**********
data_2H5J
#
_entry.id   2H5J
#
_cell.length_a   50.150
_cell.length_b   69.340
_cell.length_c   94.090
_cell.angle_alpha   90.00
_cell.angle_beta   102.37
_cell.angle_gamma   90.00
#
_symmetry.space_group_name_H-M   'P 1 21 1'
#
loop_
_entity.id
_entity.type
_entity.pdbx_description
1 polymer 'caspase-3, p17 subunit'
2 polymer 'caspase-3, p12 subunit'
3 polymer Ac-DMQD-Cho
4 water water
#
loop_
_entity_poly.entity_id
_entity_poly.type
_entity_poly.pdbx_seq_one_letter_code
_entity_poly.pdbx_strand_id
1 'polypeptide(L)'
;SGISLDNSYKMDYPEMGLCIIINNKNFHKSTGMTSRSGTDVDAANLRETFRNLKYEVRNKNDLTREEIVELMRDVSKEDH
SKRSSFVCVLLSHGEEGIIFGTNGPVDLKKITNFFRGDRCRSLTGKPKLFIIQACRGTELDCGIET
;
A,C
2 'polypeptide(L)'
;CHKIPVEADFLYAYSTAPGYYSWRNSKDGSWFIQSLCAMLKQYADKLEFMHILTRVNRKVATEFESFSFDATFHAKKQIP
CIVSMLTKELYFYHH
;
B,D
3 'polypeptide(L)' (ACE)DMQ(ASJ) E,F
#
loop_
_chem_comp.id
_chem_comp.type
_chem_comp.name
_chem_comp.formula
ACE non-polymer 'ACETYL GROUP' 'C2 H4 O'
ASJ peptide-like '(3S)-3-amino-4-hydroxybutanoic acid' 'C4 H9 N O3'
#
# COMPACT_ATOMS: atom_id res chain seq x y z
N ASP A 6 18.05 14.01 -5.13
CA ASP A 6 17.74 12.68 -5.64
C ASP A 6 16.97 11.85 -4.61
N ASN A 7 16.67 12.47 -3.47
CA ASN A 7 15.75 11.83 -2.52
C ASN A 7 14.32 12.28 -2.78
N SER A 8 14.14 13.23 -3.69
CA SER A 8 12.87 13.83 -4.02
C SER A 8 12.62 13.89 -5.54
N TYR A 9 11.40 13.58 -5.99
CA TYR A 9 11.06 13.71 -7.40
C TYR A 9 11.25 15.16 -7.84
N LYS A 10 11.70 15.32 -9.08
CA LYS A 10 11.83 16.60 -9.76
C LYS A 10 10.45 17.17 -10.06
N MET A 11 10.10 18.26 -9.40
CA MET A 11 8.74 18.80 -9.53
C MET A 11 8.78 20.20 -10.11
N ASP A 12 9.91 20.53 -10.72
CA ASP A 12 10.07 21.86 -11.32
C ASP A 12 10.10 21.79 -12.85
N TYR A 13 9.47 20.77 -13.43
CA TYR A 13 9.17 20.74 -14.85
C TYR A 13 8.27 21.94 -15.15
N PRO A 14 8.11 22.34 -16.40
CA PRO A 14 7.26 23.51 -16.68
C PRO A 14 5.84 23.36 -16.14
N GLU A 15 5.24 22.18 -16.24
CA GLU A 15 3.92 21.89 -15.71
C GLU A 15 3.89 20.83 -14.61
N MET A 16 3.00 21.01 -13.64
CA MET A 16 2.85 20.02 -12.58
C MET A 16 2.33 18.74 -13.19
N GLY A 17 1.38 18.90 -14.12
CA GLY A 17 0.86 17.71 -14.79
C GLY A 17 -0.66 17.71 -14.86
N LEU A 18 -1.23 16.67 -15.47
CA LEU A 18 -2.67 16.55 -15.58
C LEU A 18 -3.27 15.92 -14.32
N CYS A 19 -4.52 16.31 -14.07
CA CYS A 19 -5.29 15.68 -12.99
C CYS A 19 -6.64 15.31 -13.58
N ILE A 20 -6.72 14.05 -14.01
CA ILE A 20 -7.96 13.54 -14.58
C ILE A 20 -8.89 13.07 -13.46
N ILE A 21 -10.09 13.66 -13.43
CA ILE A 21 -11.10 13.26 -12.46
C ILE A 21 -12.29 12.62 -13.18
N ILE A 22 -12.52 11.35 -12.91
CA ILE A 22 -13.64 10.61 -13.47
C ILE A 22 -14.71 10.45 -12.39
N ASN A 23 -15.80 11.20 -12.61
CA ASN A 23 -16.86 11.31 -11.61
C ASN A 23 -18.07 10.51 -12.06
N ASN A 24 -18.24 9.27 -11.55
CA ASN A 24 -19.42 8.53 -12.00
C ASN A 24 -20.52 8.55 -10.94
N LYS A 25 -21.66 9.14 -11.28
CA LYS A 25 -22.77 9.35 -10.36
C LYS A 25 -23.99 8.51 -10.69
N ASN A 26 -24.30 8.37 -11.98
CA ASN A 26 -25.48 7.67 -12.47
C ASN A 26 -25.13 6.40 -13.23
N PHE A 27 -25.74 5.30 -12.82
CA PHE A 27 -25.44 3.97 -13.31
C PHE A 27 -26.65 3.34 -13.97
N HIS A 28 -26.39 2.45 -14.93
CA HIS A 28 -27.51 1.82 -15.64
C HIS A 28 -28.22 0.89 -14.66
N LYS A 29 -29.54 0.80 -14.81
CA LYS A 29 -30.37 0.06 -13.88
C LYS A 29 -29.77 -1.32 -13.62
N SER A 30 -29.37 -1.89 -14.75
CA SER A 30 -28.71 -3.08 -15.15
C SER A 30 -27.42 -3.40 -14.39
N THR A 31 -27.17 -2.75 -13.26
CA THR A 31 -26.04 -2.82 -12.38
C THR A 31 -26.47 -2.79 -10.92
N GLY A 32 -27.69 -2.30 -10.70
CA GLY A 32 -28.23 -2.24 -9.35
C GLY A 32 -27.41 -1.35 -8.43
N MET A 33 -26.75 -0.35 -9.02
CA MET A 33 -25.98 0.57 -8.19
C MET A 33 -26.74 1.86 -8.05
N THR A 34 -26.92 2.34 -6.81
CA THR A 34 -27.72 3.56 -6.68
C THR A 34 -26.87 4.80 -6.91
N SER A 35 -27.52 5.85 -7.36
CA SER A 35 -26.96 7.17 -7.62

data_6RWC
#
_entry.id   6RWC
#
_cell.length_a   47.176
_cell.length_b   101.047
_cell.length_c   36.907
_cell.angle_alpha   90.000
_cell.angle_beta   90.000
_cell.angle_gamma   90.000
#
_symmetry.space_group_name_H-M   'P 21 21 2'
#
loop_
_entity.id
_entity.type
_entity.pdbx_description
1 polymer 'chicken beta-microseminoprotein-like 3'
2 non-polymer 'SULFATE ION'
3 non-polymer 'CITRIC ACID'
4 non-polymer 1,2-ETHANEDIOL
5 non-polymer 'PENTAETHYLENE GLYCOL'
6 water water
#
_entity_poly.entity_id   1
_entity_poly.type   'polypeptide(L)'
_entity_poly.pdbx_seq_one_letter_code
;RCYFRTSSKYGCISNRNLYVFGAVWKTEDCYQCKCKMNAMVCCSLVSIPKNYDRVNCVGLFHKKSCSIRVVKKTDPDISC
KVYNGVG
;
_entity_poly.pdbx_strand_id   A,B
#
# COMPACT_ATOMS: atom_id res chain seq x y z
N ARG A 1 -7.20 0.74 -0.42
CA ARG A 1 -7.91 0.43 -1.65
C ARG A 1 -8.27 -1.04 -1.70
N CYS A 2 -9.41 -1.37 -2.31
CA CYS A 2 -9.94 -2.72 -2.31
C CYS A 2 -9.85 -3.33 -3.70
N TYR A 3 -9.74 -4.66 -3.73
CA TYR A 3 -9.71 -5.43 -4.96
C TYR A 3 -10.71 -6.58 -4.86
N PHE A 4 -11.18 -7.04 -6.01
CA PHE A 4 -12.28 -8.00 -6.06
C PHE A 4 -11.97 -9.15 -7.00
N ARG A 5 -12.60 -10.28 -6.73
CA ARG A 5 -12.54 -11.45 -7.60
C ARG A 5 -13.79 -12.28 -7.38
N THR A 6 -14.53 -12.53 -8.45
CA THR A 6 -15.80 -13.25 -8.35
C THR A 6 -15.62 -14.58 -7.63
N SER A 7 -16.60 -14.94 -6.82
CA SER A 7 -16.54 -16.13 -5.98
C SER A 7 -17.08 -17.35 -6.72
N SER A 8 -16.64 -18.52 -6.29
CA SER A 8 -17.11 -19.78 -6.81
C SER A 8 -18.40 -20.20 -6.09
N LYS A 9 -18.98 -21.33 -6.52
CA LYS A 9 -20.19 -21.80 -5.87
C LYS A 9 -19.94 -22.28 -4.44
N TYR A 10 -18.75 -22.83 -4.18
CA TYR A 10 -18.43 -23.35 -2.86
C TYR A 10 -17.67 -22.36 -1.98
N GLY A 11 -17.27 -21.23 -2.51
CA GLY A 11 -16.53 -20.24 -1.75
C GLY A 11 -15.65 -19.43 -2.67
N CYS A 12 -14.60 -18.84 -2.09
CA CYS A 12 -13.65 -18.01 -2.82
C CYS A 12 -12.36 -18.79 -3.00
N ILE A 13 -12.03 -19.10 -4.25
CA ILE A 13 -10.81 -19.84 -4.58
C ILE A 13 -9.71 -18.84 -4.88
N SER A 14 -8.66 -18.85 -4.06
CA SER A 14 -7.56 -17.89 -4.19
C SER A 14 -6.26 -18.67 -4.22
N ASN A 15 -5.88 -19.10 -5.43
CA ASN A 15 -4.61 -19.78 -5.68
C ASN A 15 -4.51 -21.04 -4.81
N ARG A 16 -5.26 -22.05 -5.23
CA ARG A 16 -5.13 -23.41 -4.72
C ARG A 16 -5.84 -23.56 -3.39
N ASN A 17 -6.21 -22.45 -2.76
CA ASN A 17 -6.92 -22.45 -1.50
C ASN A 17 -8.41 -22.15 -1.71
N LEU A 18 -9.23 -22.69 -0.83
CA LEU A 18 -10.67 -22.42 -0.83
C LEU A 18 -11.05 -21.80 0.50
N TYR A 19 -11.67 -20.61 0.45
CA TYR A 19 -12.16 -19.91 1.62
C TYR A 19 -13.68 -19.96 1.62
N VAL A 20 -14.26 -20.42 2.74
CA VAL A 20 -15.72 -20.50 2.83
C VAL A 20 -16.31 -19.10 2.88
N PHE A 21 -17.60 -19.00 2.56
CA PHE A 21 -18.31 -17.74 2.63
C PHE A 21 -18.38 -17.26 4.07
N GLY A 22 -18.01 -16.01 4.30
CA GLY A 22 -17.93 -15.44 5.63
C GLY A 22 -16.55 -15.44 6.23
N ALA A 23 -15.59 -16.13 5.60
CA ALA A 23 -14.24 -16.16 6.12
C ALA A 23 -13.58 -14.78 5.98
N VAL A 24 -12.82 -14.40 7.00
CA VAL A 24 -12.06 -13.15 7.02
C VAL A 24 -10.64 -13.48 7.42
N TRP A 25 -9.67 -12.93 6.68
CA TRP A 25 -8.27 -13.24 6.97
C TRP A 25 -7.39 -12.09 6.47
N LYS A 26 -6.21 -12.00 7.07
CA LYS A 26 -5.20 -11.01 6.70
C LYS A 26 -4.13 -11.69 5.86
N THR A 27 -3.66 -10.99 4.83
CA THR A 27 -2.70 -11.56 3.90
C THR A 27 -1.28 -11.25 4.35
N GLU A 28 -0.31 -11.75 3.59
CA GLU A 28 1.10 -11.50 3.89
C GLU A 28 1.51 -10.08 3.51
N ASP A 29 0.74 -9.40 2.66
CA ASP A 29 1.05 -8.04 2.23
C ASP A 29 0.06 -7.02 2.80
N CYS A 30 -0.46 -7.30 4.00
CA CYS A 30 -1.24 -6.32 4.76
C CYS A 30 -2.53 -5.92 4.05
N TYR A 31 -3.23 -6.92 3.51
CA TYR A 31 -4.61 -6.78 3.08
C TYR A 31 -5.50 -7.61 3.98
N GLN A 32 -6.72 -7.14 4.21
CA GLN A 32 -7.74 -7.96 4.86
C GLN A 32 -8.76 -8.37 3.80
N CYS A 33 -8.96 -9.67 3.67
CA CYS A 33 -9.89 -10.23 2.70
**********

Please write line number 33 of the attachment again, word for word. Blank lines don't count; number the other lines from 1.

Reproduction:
2 'polypeptide(L)'